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City Council Financial Disclosures Show Less Outside Income Than Years Past

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The City Council is responsible for approving the city's $75 billion budget. But how do they manage their own wallets? NY1's Courtney Gross filed the following report.

Working at City Hall isn't exactly nine to five.

"Although the city council role is classified as a part-time job, some of us don't have the luxury or the latitude to operate as a part-time job," says City Council Robert Cornegy of Brooklyn.

A review of financial disclosure forms from the New York City Council show the council members may be less inclined to moonlight when they are off the clock.

While in years past, legislators raked in hundreds of thousands of dollars in law practices, the vast majority of the new Council is working only here for an annual salary of about $112,000 dollars a year.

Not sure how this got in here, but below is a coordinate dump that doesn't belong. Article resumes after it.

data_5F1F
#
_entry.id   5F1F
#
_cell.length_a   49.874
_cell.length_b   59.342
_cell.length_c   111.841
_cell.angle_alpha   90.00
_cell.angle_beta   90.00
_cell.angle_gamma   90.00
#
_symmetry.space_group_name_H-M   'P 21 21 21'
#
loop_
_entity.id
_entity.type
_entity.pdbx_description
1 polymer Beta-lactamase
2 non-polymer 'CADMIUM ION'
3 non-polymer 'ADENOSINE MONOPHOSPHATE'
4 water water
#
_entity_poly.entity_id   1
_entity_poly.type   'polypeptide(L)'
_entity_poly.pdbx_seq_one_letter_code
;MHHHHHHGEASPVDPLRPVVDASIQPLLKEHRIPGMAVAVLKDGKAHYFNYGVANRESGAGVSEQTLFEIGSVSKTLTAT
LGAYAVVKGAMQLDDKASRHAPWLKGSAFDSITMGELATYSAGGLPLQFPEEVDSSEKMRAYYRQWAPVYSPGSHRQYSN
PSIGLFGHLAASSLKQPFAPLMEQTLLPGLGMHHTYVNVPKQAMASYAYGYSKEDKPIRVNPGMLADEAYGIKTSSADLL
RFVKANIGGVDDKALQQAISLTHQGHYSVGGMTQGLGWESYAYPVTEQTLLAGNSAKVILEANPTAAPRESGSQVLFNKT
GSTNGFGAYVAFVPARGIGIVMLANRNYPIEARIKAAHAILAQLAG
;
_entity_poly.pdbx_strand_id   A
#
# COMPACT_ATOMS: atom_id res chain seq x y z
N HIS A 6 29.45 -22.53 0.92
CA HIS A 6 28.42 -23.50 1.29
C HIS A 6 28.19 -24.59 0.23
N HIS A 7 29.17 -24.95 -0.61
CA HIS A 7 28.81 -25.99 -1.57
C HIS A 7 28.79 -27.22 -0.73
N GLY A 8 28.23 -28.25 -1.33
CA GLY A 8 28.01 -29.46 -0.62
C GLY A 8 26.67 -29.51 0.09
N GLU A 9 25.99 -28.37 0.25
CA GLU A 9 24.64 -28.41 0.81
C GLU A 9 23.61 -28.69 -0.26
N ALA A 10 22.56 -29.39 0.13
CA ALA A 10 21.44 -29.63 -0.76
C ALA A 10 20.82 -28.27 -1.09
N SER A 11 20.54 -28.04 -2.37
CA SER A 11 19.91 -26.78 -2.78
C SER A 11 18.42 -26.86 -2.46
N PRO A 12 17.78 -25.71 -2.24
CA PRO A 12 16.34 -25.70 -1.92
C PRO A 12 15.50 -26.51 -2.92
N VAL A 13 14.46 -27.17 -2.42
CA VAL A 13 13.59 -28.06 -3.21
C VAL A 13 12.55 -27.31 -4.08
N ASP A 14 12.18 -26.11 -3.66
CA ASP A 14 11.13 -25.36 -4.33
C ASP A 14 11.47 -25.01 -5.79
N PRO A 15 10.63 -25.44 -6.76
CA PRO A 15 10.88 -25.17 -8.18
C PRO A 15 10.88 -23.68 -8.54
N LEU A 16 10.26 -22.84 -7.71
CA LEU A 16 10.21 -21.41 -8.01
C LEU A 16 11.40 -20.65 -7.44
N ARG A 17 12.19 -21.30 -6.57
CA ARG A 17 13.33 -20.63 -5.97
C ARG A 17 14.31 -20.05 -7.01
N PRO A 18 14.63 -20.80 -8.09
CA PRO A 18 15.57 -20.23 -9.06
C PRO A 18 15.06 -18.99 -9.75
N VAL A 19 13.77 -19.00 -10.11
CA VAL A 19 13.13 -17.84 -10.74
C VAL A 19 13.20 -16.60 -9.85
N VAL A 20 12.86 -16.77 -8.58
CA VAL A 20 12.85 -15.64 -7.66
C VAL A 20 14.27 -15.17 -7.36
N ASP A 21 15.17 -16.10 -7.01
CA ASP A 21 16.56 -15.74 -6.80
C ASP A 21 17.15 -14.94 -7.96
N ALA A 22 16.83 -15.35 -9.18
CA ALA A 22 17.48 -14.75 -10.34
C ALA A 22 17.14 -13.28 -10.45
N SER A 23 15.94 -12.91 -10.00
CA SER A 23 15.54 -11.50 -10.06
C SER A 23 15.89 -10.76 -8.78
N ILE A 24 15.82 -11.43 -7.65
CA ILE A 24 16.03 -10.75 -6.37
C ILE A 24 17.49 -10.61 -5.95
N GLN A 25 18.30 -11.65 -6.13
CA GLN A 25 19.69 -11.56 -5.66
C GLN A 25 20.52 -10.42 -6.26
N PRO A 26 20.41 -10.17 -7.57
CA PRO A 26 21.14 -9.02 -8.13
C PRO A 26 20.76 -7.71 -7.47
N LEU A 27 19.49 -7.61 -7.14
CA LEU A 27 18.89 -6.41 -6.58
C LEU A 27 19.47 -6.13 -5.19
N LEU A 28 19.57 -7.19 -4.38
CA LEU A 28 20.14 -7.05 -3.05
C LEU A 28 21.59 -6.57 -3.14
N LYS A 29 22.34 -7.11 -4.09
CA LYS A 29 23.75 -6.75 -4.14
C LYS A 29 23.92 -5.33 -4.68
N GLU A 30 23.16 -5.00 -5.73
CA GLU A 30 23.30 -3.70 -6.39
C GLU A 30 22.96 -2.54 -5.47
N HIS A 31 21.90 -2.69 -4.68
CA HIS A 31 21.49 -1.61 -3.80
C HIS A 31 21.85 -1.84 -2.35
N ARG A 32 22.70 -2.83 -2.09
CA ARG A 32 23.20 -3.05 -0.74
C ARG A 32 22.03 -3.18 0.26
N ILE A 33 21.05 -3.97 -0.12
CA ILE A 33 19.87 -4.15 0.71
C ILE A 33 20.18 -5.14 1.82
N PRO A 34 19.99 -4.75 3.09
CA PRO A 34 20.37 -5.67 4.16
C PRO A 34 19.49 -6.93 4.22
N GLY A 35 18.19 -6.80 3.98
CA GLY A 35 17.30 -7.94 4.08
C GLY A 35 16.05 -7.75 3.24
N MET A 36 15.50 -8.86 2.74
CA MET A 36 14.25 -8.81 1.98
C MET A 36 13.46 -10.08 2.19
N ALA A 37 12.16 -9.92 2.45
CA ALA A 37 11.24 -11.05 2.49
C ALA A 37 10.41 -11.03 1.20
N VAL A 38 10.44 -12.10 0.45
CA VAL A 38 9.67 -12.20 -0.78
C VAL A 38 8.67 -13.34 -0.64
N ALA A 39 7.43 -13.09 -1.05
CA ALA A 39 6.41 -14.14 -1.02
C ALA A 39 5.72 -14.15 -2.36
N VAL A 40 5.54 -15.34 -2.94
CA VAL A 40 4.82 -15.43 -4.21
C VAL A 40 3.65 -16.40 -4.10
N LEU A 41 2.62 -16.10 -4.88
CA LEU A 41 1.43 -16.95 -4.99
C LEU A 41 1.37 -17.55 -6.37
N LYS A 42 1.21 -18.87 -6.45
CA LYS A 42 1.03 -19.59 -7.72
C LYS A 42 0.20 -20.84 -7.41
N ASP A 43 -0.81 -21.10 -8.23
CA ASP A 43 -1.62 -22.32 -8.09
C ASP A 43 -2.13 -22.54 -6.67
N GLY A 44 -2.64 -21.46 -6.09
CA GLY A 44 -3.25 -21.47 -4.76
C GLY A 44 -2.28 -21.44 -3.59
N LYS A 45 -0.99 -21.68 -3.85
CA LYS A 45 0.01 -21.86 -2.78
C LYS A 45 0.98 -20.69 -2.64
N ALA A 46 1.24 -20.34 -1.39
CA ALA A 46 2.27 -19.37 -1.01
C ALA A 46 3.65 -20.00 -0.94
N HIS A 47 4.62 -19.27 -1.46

"This job is all consuming. I don't think I could have another source of income or another job even if i wanted to," says City Councilman Mark Levine of Manhattan.

"While I am an adjunct, I haven't worked that role since becoming a Council member. The time doesn't allow for that," says Cornegy.

There are still a few members who have lucrative outside gigs, like Peter Koo, who made at least $54,000 last year from his pharmacy and real estate businesses in Queens.

The recently indicted Ruben Wills of Queens still operated a consulting business in 2013. He told NY1 he only did quote "light work" there.

"The city needs to make up its mind whether a member of the City Council is a full time job or not. We would argue that it probably should be. And that greater restrictions on outside income should be placed upon the Council members," says Dick Dadey of the Citizens Union.

Several Council members are landlords and collect rental income—Brad Lander and Inez Barron in Brooklyn and Daneek Miller in Queens.

Maria del Carmen Arroyo had luck elsewhere—she says she won a bit over $5,000 at state racinos last year.

Still other members of the City Council have the opposite problem—massive debt.

Councilman Jumaane Williams has between forty thousand and three-hundred and fifty thousand dollars in debt, mostly from credit cards.

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